NEW YORK (CNNMoney) — There’s a strong possibility that General Motors won’t face legal liability for most of the 13 deaths caused by an ignition defect in 1.4 million cars built between 2003 and 2007.
That’s because, in 2009, GM received a shield from such lawsuits as part of its bankruptcy filing and government rescue.
Claims from suits prior to the bankruptcy go to the Motors Liquidation Co., a shell corporation holding only closed GM plants and other debts.
GM was facing about 2,500 cases in 2009. In most cases, plaintiffs have received only pennies on the dollar.
Chrysler Group got a similar liability shield when it was bailed out around the same time as GM.
GM announced the recall of vehicles with the ignition defect in February. There is evidence that engineers knew of the problem for nearly 10 years.
“It’s completely unfair,” said Lance Cooper, a Georgia attorney. Cooper recently won a settlement from GM for a family whose daughter was killed in a 2010 accident involving a 2005 Chevrolet Cobalt, one of the cars involved in the recall.
“It’s not like a traditional bankruptcy where they go out of business,” he added. “GM continued to exist as essentially the same company.”
Clarence Ditlow, executive director of the Center for Auto Safety, said his group is asking GM to waive its liability shield.
“They took the government’s money, but they didn’t accept responsibility to the public who paid for it,” said Cooper. “And it’s the public that was hurt when their products injured or killed people.”
Cooper says most of the 13 deaths cited by GM and safety investigators took place before the bankruptcy. The list of deaths has yet to be released publicly.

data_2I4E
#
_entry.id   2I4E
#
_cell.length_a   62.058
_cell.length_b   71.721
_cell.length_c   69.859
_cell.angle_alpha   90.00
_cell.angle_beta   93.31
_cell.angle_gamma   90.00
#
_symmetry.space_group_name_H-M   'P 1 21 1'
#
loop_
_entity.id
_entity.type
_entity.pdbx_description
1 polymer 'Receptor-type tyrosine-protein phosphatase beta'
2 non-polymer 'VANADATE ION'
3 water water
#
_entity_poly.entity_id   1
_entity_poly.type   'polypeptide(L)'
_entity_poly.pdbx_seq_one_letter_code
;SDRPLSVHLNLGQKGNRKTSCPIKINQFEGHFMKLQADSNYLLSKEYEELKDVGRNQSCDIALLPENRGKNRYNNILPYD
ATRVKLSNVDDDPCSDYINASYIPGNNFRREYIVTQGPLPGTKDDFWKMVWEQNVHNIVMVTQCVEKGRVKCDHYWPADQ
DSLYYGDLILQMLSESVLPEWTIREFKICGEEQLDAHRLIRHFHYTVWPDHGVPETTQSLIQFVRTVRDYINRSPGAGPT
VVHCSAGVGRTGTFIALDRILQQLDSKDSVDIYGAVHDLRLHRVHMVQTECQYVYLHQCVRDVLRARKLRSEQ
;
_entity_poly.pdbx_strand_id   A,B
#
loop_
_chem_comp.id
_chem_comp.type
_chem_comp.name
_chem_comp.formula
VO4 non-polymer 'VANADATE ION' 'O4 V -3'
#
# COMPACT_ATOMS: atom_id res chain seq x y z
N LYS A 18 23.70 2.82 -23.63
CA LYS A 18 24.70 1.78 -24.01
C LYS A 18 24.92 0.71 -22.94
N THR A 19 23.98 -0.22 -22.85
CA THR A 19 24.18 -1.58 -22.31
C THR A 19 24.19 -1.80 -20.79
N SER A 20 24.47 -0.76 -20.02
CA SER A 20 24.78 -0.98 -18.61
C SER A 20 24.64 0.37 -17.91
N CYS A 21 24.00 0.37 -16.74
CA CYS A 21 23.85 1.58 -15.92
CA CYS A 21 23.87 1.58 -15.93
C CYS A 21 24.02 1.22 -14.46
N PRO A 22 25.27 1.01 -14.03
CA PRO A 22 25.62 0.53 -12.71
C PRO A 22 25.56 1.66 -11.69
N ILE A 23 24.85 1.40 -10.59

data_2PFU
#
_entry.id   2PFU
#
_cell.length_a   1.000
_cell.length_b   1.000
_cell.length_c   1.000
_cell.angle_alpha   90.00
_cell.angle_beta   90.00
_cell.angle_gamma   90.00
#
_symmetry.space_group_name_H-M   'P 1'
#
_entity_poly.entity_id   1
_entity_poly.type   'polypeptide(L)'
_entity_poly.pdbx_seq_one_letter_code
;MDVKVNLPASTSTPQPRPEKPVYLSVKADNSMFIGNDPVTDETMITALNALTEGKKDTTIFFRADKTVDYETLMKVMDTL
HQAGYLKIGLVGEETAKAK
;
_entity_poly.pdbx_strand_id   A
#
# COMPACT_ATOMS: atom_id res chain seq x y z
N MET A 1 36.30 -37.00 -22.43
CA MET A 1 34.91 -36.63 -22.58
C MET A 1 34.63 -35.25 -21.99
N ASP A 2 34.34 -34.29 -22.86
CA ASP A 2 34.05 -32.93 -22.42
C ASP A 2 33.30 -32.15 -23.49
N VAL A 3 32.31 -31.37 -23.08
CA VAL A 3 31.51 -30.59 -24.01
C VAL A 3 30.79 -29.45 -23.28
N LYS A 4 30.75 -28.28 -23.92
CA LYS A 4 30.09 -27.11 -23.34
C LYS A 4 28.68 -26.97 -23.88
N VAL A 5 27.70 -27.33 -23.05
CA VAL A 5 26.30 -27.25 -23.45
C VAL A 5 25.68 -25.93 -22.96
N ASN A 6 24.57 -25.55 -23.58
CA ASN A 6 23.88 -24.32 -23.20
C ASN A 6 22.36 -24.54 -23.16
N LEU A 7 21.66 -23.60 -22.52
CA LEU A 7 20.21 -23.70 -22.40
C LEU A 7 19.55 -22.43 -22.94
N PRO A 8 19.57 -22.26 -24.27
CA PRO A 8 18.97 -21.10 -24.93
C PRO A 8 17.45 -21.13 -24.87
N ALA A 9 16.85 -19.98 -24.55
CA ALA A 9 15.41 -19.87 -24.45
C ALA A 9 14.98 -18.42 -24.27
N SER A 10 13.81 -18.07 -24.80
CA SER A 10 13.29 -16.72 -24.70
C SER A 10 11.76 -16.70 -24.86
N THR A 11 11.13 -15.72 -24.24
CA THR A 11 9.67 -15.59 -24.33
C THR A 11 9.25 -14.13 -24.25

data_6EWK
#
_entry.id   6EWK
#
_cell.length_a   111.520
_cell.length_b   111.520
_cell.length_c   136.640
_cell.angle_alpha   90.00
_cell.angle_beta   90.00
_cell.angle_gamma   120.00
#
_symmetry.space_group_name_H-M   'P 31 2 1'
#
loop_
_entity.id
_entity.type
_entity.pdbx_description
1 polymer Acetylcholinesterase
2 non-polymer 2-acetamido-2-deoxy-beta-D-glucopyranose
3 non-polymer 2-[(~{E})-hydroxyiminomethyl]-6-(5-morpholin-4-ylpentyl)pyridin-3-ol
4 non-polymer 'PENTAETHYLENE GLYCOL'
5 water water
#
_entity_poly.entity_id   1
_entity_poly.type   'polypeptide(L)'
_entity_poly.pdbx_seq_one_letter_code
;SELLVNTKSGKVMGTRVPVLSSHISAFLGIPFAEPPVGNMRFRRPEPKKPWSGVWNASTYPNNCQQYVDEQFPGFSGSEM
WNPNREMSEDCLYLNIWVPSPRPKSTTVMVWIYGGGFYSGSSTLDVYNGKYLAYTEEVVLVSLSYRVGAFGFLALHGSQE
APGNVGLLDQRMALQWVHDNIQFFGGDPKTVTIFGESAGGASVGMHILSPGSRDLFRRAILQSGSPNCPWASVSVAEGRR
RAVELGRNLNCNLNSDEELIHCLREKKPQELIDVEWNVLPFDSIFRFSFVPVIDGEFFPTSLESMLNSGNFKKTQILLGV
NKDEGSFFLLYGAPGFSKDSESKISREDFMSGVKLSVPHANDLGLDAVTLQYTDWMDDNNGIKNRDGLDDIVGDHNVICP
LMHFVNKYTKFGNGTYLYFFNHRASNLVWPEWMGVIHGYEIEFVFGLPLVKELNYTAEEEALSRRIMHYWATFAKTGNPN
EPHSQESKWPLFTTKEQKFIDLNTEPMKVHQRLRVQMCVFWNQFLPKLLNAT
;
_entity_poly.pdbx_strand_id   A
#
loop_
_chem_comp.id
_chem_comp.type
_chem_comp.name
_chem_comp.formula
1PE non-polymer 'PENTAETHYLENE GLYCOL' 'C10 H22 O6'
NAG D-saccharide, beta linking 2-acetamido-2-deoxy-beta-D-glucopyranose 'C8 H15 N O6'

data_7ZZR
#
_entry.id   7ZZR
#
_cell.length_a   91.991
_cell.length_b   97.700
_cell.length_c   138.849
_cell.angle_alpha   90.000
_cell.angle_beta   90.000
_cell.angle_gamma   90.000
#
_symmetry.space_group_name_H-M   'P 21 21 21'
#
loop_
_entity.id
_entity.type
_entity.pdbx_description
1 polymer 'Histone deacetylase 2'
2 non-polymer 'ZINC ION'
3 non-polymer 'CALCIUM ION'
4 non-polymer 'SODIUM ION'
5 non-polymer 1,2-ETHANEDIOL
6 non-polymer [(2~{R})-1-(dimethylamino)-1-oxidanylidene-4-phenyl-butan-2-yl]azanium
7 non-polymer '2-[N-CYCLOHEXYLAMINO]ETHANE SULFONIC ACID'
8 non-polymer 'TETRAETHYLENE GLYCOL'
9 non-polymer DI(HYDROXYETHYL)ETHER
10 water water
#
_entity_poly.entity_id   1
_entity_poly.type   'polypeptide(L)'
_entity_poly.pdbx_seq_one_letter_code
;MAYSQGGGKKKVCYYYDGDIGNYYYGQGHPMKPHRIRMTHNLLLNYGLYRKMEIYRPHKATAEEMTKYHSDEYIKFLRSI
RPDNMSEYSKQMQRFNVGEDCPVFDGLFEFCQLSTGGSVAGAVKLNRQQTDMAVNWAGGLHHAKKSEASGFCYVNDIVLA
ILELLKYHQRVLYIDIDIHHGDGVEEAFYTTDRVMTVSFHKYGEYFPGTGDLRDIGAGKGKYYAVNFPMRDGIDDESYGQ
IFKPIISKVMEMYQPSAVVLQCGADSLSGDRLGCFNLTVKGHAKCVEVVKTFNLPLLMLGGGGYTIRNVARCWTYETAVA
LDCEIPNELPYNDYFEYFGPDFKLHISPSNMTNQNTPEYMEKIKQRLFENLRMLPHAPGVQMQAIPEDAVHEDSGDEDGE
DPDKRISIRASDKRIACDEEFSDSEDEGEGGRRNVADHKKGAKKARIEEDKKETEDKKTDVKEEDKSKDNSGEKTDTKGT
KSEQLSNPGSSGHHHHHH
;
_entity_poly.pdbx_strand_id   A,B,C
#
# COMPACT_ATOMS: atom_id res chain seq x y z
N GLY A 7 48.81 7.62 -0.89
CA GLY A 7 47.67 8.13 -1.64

GM CEO Mary Barra, in a recent letter to GM employees, said “We will hold ourselves accountable” for the problems that led to the recall.
When asked about the liability shield, GM and Chrysler have made only limited statements.
“GM is focused on ensuring the safety and peace of mind of our customers involved in the recall,” said GM spokesman Greg Martin. “It is true that new GM did not assume liability for claims arising from incidents or accidents occurring prior to July 2009. Our principle throughout this process has been to put the customer first, and that will continue to guide us.”
He declined further comment when asked if GM might waive the liability shield in these cases.
Some attorneys have tried to sue the auto dealers that sold the cars involved in accidents, since they are independent businesses not covered by the bankruptcy. But Cooper said that can be a tougher case to make to juries.
Some dealers, such as those that sold the now-discontinued Saturn line, have themselves gone out of business since 2009.
Chrysler and GM both initially proposed shedding liabilities on all vehicles sold before their bankruptcies, even if the accidents occurred after the bankruptcy. Under pressure from Congress, state attorneys generals and public interest groups, both accepted liability for accidents that occurred after the bankruptcy.
“Chrysler Group wants customers to feel comfortable and confident buying, driving and enjoying one of our vehicles,” said Chrysler’s statement on the the liability shield at that time. “Chrysler Group vehicles meet or exceed all applicable federal safety standards and have excellent safety records.”
A Chrysler spokesman said Tuesday that the company had no further comment on the issue.
Opening itself up to liability could prove costly for GM. Ditlow said he’s aware of several cases in which the automakers avoided judgments of tens of millions of dollars. He thinks total savings from the liability shield for both companies is between $2 billion to $3 billion.
Toyota Motor was hit with a $3 million jury award last year for a crash that was allegedly caused by unintended acceleration of a Camry. The victims in the case were both elderly women; younger victims with a lifetime of earnings ahead of them can receive far larger awards. Ongoing medical costs and pain and suffering for crash survivors can result in even larger judgments.